All employees issued a respirator will be fit tested for that respirator upon issue. Negative air respirators such as the 3M half Mask will be fit tested every twelve months. Tests will be made using the Bitrex test methods requiring the wearer to demonstrate a range of head motions that will insure no infiltration of the breathing area during normal working conditions.
RESPIRATORS DO HAVE LIMITS
Respirators cannot adequately protect a worker from all contaminants under all conditions. In general, the typical half-face air-purifying respirator can be used for protection in environments of up to 10 times the Permissible Exposure Level (PEL). However, the cartridges or canisters of air-purifying respirators have a limited capacity to protect against toxic gases and vapors in the air. If you detect an odor or taste, or feel your eyes or throat irritated, leave the hazardous area immediately and go to a safe area. The cartridge or canister on the respirator should be changed.
RESPIRATORS DO NOT PROVIDE OXYGEN
Air-purifying respirators (canisters or cartridges) do not provide oxygen. They should not be used in situations where the oxygen content in the air is questionable.
MAKE SURE THE RESPIRATOR FITS SNUGLY ON YOUR FACE
Only a secure and snug fit protects you, so make sure you have the right size respirator for your face. The shape of your face, facial hair and condition of your skin can affect your fit. Try various sizes until you find one where air does not leak in around the edges. You can test the respirator fit by placing the palms of your hands over the cartridges and breathing in for 4-8 seconds. If fit properly, the mask should suck in tightly around your face.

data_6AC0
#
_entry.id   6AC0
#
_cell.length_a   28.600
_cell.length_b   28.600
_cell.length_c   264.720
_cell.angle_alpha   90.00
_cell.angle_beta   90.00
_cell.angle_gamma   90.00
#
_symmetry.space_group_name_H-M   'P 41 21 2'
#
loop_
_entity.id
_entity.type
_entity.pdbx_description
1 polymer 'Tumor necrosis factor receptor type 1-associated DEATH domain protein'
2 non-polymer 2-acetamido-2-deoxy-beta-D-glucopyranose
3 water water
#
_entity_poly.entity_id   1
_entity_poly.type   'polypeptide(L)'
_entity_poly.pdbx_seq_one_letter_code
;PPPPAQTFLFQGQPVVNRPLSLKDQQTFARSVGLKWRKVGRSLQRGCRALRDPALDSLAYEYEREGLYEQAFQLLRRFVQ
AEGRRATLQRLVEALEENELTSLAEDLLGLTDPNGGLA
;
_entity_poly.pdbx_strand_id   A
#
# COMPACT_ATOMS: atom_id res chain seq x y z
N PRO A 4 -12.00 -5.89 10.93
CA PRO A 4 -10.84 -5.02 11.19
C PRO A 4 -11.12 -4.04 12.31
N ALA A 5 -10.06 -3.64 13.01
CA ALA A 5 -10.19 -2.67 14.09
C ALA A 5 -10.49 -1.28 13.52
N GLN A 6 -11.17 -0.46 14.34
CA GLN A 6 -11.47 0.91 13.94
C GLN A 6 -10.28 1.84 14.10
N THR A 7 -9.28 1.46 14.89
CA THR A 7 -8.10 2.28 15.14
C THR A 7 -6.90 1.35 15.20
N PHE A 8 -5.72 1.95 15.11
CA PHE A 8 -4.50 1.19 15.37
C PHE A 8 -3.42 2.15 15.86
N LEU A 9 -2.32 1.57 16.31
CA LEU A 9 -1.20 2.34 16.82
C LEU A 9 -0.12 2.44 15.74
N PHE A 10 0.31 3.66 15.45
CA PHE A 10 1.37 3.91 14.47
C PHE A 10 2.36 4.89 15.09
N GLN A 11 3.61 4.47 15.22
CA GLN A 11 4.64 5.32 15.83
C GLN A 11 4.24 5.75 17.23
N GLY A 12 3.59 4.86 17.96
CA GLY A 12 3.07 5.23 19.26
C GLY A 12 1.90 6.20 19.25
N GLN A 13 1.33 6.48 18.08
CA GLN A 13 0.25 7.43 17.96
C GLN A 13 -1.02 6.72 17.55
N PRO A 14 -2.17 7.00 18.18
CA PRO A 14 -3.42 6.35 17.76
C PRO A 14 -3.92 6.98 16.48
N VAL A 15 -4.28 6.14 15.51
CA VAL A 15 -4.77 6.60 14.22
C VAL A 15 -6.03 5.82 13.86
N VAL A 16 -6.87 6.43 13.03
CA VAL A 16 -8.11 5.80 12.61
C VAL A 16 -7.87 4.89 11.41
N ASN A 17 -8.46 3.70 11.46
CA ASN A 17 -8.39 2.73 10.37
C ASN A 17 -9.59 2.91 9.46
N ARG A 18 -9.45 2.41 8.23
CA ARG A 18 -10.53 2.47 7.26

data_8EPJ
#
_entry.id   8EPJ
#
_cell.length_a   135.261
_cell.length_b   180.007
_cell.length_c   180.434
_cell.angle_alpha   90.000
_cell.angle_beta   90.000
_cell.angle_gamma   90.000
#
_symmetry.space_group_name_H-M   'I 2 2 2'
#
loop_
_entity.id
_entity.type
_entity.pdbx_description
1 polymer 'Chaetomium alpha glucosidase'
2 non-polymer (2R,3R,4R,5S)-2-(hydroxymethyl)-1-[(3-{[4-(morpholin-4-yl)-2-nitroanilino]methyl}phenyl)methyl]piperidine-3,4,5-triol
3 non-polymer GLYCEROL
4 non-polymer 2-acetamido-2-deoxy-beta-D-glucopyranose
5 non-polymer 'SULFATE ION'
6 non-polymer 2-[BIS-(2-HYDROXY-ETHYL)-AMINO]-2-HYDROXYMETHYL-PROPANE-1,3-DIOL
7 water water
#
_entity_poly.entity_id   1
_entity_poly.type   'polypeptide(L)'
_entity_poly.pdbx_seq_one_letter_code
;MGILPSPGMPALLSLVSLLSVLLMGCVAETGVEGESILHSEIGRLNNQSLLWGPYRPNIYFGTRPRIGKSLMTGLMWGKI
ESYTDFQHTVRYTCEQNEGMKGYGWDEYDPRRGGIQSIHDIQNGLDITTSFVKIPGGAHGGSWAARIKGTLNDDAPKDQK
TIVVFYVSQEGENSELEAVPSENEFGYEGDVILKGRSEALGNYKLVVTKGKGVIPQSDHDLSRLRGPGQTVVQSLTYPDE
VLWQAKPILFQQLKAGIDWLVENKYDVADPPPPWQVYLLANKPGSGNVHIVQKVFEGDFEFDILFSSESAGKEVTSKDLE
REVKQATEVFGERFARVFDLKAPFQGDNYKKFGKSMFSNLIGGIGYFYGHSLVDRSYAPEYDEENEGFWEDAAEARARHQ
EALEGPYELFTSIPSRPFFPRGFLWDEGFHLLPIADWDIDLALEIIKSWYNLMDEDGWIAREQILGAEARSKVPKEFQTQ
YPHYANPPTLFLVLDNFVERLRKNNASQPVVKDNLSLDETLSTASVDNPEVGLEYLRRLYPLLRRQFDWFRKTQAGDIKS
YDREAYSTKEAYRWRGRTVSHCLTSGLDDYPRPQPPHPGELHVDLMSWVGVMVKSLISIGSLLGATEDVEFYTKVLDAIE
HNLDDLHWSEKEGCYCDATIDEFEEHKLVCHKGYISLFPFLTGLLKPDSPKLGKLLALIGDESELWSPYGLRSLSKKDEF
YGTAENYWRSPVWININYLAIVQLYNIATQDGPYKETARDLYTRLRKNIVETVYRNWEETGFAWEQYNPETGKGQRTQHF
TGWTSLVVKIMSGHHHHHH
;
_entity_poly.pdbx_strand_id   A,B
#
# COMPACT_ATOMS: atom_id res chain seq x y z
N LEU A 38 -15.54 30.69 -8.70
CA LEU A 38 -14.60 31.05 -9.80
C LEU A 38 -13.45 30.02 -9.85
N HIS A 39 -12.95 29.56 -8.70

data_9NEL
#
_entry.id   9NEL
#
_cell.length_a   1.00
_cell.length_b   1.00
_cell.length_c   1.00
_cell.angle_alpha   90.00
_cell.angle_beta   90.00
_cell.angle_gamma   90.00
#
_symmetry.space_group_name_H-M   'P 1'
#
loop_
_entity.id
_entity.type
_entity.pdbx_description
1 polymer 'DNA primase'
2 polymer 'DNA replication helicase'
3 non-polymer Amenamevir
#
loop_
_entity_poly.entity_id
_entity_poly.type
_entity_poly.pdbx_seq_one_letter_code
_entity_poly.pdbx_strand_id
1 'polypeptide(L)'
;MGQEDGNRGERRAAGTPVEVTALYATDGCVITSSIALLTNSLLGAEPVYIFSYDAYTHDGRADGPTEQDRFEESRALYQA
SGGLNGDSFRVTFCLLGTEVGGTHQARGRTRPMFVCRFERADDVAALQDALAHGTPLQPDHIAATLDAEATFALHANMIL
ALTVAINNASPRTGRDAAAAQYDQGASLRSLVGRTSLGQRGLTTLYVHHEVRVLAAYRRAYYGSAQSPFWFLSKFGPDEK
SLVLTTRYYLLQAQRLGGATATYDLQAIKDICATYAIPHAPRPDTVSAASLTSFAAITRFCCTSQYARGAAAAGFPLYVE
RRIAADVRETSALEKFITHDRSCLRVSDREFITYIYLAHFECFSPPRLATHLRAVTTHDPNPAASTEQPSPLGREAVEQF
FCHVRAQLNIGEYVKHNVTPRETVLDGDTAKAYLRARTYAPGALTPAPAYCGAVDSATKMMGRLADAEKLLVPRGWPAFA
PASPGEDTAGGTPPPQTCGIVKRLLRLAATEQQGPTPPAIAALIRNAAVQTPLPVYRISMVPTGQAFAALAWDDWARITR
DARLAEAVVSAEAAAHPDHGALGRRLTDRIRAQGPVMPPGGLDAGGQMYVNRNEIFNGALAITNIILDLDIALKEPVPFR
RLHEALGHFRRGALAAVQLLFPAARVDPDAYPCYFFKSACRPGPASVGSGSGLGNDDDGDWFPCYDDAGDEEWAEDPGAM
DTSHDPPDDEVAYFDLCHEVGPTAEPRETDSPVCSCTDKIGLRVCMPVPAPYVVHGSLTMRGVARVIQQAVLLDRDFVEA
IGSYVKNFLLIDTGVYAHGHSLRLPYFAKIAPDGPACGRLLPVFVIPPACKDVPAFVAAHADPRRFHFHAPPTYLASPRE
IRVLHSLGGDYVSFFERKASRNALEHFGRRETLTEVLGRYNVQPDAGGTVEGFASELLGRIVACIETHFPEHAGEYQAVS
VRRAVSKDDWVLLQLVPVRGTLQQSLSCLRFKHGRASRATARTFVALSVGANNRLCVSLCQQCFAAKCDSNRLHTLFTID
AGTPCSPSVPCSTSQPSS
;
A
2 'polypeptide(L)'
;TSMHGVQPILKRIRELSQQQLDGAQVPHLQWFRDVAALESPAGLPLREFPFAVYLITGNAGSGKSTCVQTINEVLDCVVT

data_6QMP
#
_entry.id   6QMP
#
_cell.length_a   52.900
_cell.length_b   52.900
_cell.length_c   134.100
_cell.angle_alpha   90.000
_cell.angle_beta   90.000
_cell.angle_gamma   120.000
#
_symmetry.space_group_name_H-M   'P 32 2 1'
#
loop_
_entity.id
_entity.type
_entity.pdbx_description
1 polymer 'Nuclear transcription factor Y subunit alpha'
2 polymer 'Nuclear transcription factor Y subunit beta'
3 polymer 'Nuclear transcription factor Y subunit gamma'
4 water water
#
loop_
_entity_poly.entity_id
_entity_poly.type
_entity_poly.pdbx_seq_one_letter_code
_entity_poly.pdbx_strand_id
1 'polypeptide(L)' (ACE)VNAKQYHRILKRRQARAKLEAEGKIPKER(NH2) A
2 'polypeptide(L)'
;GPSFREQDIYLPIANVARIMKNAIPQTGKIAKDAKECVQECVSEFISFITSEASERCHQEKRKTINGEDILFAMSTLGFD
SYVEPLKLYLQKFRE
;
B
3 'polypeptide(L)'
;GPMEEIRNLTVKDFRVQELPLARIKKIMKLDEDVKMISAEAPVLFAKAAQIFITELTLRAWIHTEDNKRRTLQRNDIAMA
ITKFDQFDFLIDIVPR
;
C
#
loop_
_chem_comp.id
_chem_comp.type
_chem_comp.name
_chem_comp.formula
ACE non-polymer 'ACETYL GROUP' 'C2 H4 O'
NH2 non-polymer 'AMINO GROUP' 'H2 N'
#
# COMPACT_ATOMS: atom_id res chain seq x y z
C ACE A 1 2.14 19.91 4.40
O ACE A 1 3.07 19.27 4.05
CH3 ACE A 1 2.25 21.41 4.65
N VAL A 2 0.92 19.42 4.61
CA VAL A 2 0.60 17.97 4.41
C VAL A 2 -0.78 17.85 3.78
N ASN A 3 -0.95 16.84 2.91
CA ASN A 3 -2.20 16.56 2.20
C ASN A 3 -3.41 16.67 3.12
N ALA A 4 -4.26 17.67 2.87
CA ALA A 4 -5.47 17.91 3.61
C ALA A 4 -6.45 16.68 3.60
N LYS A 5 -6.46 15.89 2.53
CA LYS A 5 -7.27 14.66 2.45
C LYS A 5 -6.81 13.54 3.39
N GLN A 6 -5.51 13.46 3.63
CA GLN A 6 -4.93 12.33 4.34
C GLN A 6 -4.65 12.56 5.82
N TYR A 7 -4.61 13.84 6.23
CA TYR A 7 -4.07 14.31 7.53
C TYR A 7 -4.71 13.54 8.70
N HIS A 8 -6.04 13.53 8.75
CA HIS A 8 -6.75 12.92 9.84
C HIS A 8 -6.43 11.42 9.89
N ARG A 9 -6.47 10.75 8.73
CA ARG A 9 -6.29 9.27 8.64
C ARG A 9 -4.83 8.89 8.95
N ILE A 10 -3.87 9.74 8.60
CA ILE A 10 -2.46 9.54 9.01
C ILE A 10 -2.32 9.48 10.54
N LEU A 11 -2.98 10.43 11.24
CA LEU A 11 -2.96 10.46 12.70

Voluntary use of disposable dust masks as per OSHA
(Contact EH&S for more information )
from CFR 1910.134 Appendix D
Respirators are an effective method of protection against designated hazards when properly selected and worn. Respirator use is encouraged, even when exposures are below the exposure limit, to provide an additional level of comfort and protection for workers. However, if a respirator is used improperly or not kept clean, the respirator itself can become a hazard to the worker. Sometimes, workers may wear respirators to avoid exposures to hazards, even if the amount of hazardous substance does not exceed the limits set by OSHA standards. If your employer provides respirators for your voluntary use, or if you provide your own respirator, you need to take certain precautions to be sure that the respirator itself does not present a hazard.
You should do the following:
1. Read and heed all instructions provided by the manufacturer on use, maintenance, cleaning and care, and warnings regarding the respirators limitations.
2. Choose respirators certified for use to protect against the contaminant of concern. NIOSH, the National Institute for Occupational Safety and Health of the U.S. Department of Health and Human Services, certifies respirators. A label or statement of certification should appear on the respirator or respirator packaging. It will tell you what the respirator is designed for and how much it will protect you.
3. Do not wear your respirator into atmospheres containing contaminants for which your respirator is not designed to protect against. For example, a respirator designed to filter dust particles will not protect you against gases, vapors, or very small solid particles of fumes or smoke.
4. Keep track of your respirator so that you do not mistakenly use someone else's respirator.